Photograph of Marina LaGrave
Doug Nychka, NCAR's Institute for Mathematics Applied to the Geosciences • A statistician by training, Doug leads IMAGe in its mission to bring mathematical models and tools to bear on fundamental problems in the geosciences.
Photograph of Doug Nychka
Casey Thornbrugh, University of Arizona • Mention statistics to most middle schoolers and, unless you're talking about odds for poker hands, the response is likely to be an eye roll. When Thornbrugh was in middle school, though, his hobby was climate statistics.
UCAR News Center
Laura Pan, NCAR's Atmospheric Chemistry Division • Pan describes herself as an "accidental" scientist. She never intentionally set out to pursue a science career, but her pursuit of knowledge and understanding, however, is anything but accidental.
Laura "Liwin" Pan
Jack Fox, NCAR's Design and Fabrication Services • Jack's favorite part of the job is brainstorming with researchers who come to the machine shop with everything from hazy visions of the instruments they want to highly detailed drawings they've prepared.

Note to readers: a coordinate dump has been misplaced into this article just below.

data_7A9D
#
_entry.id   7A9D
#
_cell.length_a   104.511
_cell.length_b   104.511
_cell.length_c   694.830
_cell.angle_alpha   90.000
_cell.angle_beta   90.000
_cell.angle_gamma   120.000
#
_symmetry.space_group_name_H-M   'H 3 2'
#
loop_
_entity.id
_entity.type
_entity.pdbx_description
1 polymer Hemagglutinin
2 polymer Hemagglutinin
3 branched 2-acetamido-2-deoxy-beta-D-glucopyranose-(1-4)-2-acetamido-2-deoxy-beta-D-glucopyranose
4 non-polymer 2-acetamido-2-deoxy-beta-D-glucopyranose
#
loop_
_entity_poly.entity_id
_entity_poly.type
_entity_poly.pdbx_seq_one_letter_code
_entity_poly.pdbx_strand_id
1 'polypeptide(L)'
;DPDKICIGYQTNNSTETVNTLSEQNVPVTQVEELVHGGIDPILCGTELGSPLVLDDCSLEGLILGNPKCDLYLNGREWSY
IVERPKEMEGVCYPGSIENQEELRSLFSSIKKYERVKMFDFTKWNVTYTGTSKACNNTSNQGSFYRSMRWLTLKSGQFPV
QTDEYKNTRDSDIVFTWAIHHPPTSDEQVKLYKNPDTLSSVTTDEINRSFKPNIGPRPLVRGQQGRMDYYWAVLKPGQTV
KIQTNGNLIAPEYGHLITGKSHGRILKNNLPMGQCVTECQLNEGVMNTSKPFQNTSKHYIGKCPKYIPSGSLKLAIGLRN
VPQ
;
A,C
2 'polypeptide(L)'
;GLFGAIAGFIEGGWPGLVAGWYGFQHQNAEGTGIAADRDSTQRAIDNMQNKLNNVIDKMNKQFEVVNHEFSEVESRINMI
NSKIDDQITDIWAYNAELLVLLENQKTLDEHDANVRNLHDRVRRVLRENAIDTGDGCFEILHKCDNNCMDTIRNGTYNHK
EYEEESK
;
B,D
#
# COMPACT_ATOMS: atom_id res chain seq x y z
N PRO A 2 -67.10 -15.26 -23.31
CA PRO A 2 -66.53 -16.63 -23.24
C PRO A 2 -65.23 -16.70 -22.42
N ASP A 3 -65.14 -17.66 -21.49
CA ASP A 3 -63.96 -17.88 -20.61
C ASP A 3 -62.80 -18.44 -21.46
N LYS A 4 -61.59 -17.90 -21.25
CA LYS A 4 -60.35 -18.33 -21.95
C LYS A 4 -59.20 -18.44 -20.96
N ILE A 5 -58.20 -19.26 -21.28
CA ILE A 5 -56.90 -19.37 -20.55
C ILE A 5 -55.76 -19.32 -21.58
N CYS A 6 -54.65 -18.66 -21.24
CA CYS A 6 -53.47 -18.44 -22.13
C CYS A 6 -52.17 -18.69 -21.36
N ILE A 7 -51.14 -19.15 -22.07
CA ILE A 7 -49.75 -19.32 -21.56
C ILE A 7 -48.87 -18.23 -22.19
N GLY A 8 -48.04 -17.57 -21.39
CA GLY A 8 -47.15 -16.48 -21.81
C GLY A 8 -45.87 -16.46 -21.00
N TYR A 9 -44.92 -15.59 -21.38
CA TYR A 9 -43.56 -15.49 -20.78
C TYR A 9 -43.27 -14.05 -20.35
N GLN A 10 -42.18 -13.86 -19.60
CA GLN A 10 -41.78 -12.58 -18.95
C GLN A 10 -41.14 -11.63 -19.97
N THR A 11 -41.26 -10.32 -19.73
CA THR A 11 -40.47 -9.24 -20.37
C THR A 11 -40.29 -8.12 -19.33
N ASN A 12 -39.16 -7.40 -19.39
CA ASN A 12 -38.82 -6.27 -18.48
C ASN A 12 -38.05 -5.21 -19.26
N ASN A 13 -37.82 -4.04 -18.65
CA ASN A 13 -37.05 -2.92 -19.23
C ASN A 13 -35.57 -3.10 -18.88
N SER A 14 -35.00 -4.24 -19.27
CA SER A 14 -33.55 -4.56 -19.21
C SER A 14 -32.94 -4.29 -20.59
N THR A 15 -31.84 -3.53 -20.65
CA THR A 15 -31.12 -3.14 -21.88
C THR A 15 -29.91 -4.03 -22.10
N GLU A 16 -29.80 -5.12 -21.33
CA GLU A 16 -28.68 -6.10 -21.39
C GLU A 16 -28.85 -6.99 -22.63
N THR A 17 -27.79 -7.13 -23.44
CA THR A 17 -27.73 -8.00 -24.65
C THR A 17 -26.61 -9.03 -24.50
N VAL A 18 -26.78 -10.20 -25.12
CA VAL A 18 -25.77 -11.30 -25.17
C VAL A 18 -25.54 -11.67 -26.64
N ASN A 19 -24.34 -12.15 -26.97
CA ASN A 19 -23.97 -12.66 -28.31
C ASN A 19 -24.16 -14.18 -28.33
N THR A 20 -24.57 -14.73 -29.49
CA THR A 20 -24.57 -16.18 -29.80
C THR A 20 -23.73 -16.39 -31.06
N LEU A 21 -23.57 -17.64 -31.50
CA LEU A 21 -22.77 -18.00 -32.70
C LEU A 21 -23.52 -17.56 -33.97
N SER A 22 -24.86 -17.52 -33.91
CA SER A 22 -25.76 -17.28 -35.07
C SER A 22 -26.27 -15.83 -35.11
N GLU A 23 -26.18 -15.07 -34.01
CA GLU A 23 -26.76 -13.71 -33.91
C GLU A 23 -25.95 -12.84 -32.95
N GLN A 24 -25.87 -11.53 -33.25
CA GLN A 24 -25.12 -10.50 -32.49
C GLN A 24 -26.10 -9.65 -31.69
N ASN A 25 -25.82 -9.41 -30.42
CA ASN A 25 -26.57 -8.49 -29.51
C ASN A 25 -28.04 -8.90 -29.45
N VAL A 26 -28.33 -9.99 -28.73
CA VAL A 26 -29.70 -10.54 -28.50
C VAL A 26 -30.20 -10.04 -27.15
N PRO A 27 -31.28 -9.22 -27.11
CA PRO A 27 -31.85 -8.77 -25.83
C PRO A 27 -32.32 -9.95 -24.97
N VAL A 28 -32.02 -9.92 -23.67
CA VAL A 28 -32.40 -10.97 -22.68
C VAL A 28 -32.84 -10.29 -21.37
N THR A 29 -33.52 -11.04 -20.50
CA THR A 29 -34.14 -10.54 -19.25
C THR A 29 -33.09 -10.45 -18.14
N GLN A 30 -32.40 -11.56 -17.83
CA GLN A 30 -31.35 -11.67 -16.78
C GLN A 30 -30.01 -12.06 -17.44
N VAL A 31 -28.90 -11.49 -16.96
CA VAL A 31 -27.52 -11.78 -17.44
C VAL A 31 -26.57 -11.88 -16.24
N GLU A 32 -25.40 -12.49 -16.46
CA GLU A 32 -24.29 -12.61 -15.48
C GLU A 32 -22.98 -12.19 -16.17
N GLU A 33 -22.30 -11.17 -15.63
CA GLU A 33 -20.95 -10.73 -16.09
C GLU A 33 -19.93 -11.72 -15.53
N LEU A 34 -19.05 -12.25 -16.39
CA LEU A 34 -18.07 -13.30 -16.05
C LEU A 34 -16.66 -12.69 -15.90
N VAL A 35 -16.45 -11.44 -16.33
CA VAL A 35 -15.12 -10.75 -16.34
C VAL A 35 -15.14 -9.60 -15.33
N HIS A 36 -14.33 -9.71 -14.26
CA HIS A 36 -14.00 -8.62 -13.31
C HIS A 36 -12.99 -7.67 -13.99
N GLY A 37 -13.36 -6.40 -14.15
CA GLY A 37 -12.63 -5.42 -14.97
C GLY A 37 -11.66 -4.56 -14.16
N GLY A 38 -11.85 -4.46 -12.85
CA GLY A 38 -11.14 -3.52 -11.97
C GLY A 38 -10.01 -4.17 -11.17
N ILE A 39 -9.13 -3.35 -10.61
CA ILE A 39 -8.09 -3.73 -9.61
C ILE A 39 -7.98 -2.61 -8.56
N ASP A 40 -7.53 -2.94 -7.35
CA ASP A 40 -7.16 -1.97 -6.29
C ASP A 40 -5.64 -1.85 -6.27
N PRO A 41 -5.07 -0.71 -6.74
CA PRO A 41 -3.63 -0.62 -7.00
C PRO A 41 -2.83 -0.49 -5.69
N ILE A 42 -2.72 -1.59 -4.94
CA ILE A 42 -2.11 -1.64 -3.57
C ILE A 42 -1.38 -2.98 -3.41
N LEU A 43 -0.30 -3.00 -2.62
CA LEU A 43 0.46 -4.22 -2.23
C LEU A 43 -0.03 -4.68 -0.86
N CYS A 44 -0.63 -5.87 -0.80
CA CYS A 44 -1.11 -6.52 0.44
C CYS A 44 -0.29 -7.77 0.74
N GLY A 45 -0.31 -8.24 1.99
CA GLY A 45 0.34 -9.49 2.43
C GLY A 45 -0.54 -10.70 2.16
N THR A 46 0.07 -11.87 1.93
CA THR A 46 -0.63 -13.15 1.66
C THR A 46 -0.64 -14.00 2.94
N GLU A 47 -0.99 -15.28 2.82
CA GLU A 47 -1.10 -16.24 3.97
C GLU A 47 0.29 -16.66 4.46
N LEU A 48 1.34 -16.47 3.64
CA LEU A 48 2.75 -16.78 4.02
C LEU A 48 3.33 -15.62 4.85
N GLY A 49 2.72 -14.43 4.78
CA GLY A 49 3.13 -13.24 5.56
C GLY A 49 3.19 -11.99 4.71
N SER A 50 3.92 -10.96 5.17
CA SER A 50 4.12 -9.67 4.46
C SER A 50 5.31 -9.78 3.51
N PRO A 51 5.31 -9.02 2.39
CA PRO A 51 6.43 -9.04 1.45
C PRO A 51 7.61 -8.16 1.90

Photo of Jack Fox
Peter Thornton, biogeochemist • A career in science has always felt natural to Thornton, who realized as a child that he was drawn toward analytical tasks like programming his computer.
Photo of Peter Thornton
Kaye Howe, UCAR's National Science Digital Library • "Science is part of the Renaissance dream of a life of the mind," Howe says. "I don't participate in science in a professional way, but rather as a wonderful approach to knowledge and understanding."
Photo of Kaye Howe
Maura Hagan, NCAR's Advanced Study Program • Maura studies the physics of Earth's upper atmosphere. In particular, she looks at atmospheric tides and their effects throughout the atmosphere.
Maura Hagan